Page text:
Through the years I have spent a lot of time educating people as to how meteorologists gather weather information and create a forecast. I usually describe the myriad weather instruments that we use on a daily basis. These range from the simple thermometer all the way up to complicated “high-tech” instruments such as radars and satellites. I hope I have done a good job and that people in Northcentral Wisconsin have a good grasp on the need for weather instruments in order have accurate forecasts.
That wasn’t the case during a U.S. congressional hearing about NASA’s budget when one representative commented – ‘why do we need to spend so much money on satellites when we have got the weather channel?’ The weather channel provides a fine service – they organize, forecast, and present a lot of useful weather information, but even they rely heavily on weather instrument networks which are largely supported by the government – including satellites.
Satellites are a key tool in our forecasting arsenal. Unfortunately, they have a limited lifespan. Most weather satellites have historically lasted 5 to 15 years in space. The dozens of satellites in service need to be replaced regularly and it is not cheap to launch them. (ESA started launching some new weather satellites recently). The average cost of launching a satellite in the recent past was around $300 or 400 million. It is expected to be around $50 million over the next decade, so that is a significant improvement, but it is still not cheap.
Because “space” is not cheap, and we have an ongoing recession in the U.S and world, NASA and NOAA’s budgets are getting cut. Many people in those organizations are worried about keeping a robust suite of high-tech weather instruments - such as satellites – operational. Maybe it is time to get the private sector more involved? I know this might sound ridiculous to those in the know, but perhaps there are cost savings to be had and more speed/efficiency to boot.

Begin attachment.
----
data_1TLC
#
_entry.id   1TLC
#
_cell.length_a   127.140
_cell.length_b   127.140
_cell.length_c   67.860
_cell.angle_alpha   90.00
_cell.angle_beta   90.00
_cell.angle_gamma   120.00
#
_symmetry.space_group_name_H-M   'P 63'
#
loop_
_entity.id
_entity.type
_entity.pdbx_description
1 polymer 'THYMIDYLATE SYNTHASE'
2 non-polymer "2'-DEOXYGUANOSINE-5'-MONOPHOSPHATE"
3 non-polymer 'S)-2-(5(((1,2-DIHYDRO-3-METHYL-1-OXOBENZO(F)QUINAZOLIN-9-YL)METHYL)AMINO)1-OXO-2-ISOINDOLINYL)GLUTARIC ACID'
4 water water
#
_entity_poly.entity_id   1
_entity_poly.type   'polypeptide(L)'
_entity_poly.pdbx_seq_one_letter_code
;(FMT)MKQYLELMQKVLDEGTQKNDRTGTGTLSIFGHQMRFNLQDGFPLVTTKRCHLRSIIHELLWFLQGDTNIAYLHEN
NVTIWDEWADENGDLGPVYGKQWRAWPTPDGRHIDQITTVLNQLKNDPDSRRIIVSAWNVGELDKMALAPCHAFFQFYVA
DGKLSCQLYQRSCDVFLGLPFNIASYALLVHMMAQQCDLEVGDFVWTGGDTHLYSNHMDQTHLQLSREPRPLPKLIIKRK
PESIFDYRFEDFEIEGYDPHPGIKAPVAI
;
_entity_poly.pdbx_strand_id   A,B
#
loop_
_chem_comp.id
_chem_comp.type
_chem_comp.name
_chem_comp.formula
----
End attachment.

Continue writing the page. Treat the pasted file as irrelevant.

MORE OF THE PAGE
The U.S. government monopolized the “source” weather information over a hundred years ago. Constitutionally, this was justified through the military as potentially successful military operations can be severely hindered by bad weather. The early military application of the government-sponsored weather operations gradually morphed into public forecasts as well. Because it has been such a long time, it is hard to imagine private companies providing similar products. The National Weather Service is one of the most popular government agencies and they do an effective job, but that doesn’t mean it couldn’t be better done in the private sector. Would you pay a couple dollars per month for weather information? Most of us already pay that much or more in taxes to support NASA and NOAA. I am unsure if there is a good business case right now for a partial or complete privatization of weather information in the U.S. Forecasts are already very good for most end-users of weather information (whether it comes from NOAA or private outlets like The Weather Channel). The forecast would have to be far superior to entice people to pay for it (considering that they already pay for weather information with taxes)
One stumbling block is that the government monopoly on sourcing weather information is so ingrained and has lasted so long that most people probably consider it a “public good” or a “public right” – something that is critical for “public safety”. Thus private industry will probably continue to provide more niche weather information and not be launching too many weather satellites anytime soon.
Have a good weekend! Meteorologist Justin Loew.
This post was written by jloew on July 20, 2012